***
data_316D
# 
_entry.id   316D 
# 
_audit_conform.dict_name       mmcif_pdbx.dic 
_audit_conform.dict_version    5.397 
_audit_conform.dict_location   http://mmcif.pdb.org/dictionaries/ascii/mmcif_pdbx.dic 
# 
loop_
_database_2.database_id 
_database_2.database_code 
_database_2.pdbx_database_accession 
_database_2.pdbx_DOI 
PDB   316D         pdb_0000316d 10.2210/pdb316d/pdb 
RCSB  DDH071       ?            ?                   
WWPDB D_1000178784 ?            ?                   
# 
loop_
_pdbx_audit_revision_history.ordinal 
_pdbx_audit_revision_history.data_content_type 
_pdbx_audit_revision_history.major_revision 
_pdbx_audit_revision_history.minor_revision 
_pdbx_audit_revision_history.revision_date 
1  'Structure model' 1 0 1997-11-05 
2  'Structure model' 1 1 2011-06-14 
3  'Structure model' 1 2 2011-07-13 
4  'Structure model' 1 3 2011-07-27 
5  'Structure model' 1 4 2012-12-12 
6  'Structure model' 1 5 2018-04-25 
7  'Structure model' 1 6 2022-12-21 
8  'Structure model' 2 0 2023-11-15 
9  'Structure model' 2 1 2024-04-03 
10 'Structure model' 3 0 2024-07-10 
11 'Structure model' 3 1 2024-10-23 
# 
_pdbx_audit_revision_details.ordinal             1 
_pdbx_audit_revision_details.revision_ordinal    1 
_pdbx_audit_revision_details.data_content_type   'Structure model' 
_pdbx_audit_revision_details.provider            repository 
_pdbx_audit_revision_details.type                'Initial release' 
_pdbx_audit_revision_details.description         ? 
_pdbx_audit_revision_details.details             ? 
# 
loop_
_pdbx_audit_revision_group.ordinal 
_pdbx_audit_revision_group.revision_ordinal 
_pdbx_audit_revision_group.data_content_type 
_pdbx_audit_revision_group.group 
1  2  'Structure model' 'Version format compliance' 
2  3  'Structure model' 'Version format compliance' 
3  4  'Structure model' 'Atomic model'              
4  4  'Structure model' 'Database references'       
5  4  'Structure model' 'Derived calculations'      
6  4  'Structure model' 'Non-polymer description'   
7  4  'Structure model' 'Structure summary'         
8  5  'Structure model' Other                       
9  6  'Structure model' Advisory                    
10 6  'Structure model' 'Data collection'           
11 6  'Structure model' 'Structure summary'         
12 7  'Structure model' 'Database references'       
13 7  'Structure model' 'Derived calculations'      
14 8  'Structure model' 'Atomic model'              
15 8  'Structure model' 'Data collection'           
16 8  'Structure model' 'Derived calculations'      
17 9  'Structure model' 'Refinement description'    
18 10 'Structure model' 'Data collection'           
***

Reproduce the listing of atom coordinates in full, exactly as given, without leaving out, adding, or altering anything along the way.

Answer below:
data_316D
# 
_entry.id   316D 
# 
_audit_conform.dict_name       mmcif_pdbx.dic 
_audit_conform.dict_version    5.397 
_audit_conform.dict_location   http://mmcif.pdb.org/dictionaries/ascii/mmcif_pdbx.dic 
# 
loop_
_database_2.database_id 
_database_2.database_code 
_database_2.pdbx_database_accession 
_database_2.pdbx_DOI 
PDB   316D         pdb_0000316d 10.2210/pdb316d/pdb 
RCSB  DDH071       ?            ?                   
WWPDB D_1000178784 ?            ?                   
# 
loop_
_pdbx_audit_revision_history.ordinal 
_pdbx_audit_revision_history.data_content_type 
_pdbx_audit_revision_history.major_revision 
_pdbx_audit_revision_history.minor_revision 
_pdbx_audit_revision_history.revision_date 
1  'Structure model' 1 0 1997-11-05 
2  'Structure model' 1 1 2011-06-14 
3  'Structure model' 1 2 2011-07-13 
4  'Structure model' 1 3 2011-07-27 
5  'Structure model' 1 4 2012-12-12 
6  'Structure model' 1 5 2018-04-25 
7  'Structure model' 1 6 2022-12-21 
8  'Structure model' 2 0 2023-11-15 
9  'Structure model' 2 1 2024-04-03 
10 'Structure model' 3 0 2024-07-10 
11 'Structure model' 3 1 2024-10-23 
# 
_pdbx_audit_revision_details.ordinal             1 
_pdbx_audit_revision_details.revision_ordinal    1 
_pdbx_audit_revision_details.data_content_type   'Structure model' 
_pdbx_audit_revision_details.provider            repository 
_pdbx_audit_revision_details.type                'Initial release' 
_pdbx_audit_revision_details.description         ? 
_pdbx_audit_revision_details.details             ? 
# 
loop_
_pdbx_audit_revision_group.ordinal 
_pdbx_audit_revision_group.revision_ordinal 
_pdbx_audit_revision_group.data_content_type 
_pdbx_audit_revision_group.group 
1  2  'Structure model' 'Version format compliance' 
2  3  'Structure model' 'Version format compliance' 
3  4  'Structure model' 'Atomic model'              
4  4  'Structure model' 'Database references'       
5  4  'Structure model' 'Derived calculations'      
6  4  'Structure model' 'Non-polymer description'   
7  4  'Structure model' 'Structure summary'         
8  5  'Structure model' Other                       
9  6  'Structure model' Advisory                    
10 6  'Structure model' 'Data collection'           
11 6  'Structure model' 'Structure summary'         
12 7  'Structure model' 'Database references'       
13 7  'Structure model' 'Derived calculations'      
14 8  'Structure model' 'Atomic model'              
15 8  'Structure model' 'Data collection'           
16 8  'Structure model' 'Derived calculations'      
17 9  'Structure model' 'Refinement description'    
18 10 'Structure model' 'Data collection'           